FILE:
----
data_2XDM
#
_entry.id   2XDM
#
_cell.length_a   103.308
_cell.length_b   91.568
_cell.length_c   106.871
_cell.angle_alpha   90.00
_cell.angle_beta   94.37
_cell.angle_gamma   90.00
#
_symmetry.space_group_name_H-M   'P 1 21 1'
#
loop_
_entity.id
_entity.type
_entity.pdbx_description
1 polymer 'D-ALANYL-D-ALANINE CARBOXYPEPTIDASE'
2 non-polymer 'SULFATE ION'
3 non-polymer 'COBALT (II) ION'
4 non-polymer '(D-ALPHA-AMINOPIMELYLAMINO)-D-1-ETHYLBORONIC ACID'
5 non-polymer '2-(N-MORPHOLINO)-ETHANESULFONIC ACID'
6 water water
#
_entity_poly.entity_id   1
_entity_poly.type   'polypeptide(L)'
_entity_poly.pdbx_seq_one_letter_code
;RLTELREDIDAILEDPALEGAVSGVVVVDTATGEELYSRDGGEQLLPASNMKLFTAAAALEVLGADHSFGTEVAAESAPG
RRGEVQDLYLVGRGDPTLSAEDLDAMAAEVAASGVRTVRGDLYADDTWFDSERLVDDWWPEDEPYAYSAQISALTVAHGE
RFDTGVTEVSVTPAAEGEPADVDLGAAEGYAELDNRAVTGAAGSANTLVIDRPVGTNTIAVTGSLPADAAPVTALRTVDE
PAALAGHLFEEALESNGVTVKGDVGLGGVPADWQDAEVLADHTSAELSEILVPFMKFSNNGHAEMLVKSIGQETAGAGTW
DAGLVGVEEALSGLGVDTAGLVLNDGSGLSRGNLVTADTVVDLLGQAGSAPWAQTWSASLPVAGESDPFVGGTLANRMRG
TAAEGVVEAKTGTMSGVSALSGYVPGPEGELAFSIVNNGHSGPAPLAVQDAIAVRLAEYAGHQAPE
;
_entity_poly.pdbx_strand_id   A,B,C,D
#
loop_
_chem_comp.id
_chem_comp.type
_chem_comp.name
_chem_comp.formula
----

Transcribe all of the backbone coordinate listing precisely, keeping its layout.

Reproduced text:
data_2XDM
#
_entry.id   2XDM
#
_cell.length_a   103.308
_cell.length_b   91.568
_cell.length_c   106.871
_cell.angle_alpha   90.00
_cell.angle_beta   94.37
_cell.angle_gamma   90.00
#
_symmetry.space_group_name_H-M   'P 1 21 1'
#
loop_
_entity.id
_entity.type
_entity.pdbx_description
1 polymer 'D-ALANYL-D-ALANINE CARBOXYPEPTIDASE'
2 non-polymer 'SULFATE ION'
3 non-polymer 'COBALT (II) ION'
4 non-polymer '(D-ALPHA-AMINOPIMELYLAMINO)-D-1-ETHYLBORONIC ACID'
5 non-polymer '2-(N-MORPHOLINO)-ETHANESULFONIC ACID'
6 water water
#
_entity_poly.entity_id   1
_entity_poly.type   'polypeptide(L)'
_entity_poly.pdbx_seq_one_letter_code
;RLTELREDIDAILEDPALEGAVSGVVVVDTATGEELYSRDGGEQLLPASNMKLFTAAAALEVLGADHSFGTEVAAESAPG
RRGEVQDLYLVGRGDPTLSAEDLDAMAAEVAASGVRTVRGDLYADDTWFDSERLVDDWWPEDEPYAYSAQISALTVAHGE
RFDTGVTEVSVTPAAEGEPADVDLGAAEGYAELDNRAVTGAAGSANTLVIDRPVGTNTIAVTGSLPADAAPVTALRTVDE
PAALAGHLFEEALESNGVTVKGDVGLGGVPADWQDAEVLADHTSAELSEILVPFMKFSNNGHAEMLVKSIGQETAGAGTW
DAGLVGVEEALSGLGVDTAGLVLNDGSGLSRGNLVTADTVVDLLGQAGSAPWAQTWSASLPVAGESDPFVGGTLANRMRG
TAAEGVVEAKTGTMSGVSALSGYVPGPEGELAFSIVNNGHSGPAPLAVQDAIAVRLAEYAGHQAPE
;
_entity_poly.pdbx_strand_id   A,B,C,D
#
loop_
_chem_comp.id
_chem_comp.type
_chem_comp.name
_chem_comp.formula